By Topic

Synchronizing and Damping Torques Analysis of Nonlinear Voltage Regulators

Sign In

Cookies must be enabled to login.After enabling cookies , please use refresh or reload or ctrl+f5 on the browser for the login options.

Formats Non-Member Member
$33 $13
Learn how you can qualify for the best price for this item!
Become an IEEE Member or Subscribe to
IEEE Xplore for exclusive pricing!
close button

puzzle piece

IEEE membership options for an individual and IEEE Xplore subscriptions for an organization offer the most affordable access to essential journal articles, conference papers, standards, eBooks, and eLearning courses.

Learn more about:

IEEE membership

IEEE Xplore subscriptions

2 Author(s)
Gurunath Gurrala ; Department of Electrical Engineering, Indian Institute of Science, Bangalore, India ; Indraneel Sen

This paper makes an attempt to assess the benefits of replacing a conventional generator excitation system (AVR+PSS) with a nonlinear voltage regulator using the concepts of synchronizing and damping torque components in a single machine infinite bus (SMIB) system. In recent years, there has been considerable interest in designing nonlinear excitation controllers, which are expected to give better dynamic performance over a wider range of system and operating conditions. The performance of these controllers is often justified by simulation studies on few test cases which may not adequately represent the diverse operating conditions of a typical power system. The performance of two such nonlinear controllers which are designed based on feedback linearization and include automatic voltage regulation with good dynamic performance have been analyzed using an SMIB model. Linearizing the nonlinear control laws along with the SMIB system equations, a Heffron Phillip's type of a model has been derived. Concepts of synchronizing and damping torque components have been used to show that such controllers can impair the small signal stability under certain operating conditions. This paper shows the possibility of negative damping contribution due to nonlinear voltage regulators and gives a new insight on understanding the physical impact of complex nonlinear control laws on power system dynamics.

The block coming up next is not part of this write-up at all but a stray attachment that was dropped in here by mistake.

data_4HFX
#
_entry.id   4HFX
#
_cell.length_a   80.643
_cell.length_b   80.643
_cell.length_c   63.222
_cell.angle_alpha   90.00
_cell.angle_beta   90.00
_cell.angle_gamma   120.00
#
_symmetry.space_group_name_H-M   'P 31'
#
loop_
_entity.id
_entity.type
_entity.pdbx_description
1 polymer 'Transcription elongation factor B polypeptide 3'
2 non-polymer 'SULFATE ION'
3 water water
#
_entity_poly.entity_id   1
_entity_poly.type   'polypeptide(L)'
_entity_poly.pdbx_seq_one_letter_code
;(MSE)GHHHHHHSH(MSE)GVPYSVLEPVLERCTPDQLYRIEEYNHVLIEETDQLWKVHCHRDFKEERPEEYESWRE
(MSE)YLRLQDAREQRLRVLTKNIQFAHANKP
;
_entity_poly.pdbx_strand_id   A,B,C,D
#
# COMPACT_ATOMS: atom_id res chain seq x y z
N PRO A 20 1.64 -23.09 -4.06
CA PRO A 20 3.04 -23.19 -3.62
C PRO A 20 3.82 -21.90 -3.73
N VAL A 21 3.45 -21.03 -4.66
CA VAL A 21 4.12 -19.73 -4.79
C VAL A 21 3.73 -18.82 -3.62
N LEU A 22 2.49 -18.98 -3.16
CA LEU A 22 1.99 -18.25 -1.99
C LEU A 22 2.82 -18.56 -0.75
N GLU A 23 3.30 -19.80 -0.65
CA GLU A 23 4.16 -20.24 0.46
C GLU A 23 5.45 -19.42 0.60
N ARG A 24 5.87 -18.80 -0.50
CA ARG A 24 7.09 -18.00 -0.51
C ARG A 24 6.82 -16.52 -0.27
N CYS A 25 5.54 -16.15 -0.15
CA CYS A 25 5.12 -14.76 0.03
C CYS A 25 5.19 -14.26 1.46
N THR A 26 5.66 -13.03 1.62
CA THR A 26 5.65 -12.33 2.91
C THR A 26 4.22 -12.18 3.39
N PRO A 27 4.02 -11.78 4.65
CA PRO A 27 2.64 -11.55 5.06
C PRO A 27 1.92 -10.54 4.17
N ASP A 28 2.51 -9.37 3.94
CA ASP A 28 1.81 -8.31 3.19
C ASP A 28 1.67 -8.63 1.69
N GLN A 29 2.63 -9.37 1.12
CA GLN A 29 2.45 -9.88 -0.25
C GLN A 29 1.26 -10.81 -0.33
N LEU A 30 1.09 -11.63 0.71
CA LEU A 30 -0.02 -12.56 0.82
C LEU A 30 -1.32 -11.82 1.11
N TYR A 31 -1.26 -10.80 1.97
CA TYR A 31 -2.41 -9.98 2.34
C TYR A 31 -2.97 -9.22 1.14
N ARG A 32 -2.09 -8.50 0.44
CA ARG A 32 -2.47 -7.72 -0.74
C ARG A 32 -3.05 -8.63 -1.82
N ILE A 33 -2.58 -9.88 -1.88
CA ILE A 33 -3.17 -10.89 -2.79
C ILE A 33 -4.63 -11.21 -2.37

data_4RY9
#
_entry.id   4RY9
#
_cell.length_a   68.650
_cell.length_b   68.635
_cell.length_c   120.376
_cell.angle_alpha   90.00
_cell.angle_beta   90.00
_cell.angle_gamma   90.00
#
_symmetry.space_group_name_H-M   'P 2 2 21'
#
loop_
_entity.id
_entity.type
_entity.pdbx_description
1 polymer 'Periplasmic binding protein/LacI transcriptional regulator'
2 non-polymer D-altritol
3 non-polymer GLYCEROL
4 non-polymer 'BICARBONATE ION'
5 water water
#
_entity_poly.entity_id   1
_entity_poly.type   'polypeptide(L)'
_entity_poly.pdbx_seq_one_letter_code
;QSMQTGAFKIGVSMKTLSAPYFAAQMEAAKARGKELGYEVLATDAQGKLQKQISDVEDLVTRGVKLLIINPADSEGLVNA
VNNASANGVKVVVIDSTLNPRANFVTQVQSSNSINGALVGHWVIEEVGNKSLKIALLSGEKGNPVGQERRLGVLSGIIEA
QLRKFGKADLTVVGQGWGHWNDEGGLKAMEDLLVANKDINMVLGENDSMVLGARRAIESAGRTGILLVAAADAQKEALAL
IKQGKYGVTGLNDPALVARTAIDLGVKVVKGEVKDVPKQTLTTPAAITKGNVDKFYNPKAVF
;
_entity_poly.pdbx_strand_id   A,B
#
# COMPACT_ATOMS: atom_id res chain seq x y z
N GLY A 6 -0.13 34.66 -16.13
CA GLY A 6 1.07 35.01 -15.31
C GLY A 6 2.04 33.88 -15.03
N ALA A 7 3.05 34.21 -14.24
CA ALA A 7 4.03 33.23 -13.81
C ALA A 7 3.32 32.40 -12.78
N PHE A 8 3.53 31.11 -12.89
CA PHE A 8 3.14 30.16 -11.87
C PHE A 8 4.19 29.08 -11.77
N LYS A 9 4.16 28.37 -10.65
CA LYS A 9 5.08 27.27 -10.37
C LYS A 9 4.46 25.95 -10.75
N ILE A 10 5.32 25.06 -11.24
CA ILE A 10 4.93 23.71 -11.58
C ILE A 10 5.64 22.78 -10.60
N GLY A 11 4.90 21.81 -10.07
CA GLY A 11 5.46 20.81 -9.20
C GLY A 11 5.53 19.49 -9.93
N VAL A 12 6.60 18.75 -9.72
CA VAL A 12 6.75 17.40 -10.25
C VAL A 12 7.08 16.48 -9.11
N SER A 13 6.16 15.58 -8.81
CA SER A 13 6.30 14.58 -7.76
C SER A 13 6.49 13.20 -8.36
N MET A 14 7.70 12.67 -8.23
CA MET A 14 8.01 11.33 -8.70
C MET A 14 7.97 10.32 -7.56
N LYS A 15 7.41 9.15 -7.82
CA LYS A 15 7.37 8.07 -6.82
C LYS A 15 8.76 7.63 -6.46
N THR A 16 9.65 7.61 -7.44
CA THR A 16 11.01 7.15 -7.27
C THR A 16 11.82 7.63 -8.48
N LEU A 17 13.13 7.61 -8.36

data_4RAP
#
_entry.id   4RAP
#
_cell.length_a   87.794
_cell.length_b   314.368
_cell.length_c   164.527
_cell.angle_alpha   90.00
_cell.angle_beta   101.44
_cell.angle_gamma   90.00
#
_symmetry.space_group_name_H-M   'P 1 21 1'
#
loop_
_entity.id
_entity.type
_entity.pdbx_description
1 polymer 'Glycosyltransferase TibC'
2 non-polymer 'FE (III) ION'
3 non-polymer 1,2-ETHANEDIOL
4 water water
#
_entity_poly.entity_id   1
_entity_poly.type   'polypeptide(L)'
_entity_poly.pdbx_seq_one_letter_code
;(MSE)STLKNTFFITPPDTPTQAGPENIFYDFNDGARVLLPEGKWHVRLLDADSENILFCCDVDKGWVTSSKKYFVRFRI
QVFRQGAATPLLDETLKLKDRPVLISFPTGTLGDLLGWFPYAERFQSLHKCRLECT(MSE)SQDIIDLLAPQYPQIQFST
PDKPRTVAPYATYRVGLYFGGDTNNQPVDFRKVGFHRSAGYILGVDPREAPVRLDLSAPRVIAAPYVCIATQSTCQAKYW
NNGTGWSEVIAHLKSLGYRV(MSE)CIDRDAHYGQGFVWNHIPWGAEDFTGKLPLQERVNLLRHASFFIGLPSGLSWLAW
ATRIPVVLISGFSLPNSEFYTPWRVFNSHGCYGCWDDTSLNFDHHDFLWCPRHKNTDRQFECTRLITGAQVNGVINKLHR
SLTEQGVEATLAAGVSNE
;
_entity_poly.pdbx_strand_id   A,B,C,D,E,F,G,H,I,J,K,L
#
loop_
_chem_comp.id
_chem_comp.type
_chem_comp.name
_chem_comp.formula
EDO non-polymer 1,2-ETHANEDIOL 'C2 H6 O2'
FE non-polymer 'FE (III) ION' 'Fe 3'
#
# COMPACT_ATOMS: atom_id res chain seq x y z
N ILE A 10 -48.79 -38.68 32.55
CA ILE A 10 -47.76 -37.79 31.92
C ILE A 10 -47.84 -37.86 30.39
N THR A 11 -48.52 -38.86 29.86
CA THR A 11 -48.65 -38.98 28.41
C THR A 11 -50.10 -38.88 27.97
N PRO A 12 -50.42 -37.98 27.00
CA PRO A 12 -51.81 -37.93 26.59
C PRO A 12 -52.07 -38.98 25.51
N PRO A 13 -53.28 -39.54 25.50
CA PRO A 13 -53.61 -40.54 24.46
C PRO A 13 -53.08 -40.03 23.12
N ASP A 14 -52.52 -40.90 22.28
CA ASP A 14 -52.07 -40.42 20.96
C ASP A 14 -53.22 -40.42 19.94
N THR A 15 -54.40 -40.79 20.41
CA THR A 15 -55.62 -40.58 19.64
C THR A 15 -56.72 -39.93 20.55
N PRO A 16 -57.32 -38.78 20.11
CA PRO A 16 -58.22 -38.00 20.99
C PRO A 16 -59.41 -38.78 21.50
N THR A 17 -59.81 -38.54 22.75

Published in:

IEEE Transactions on Power Systems  (Volume:26 ,  Issue: 3 )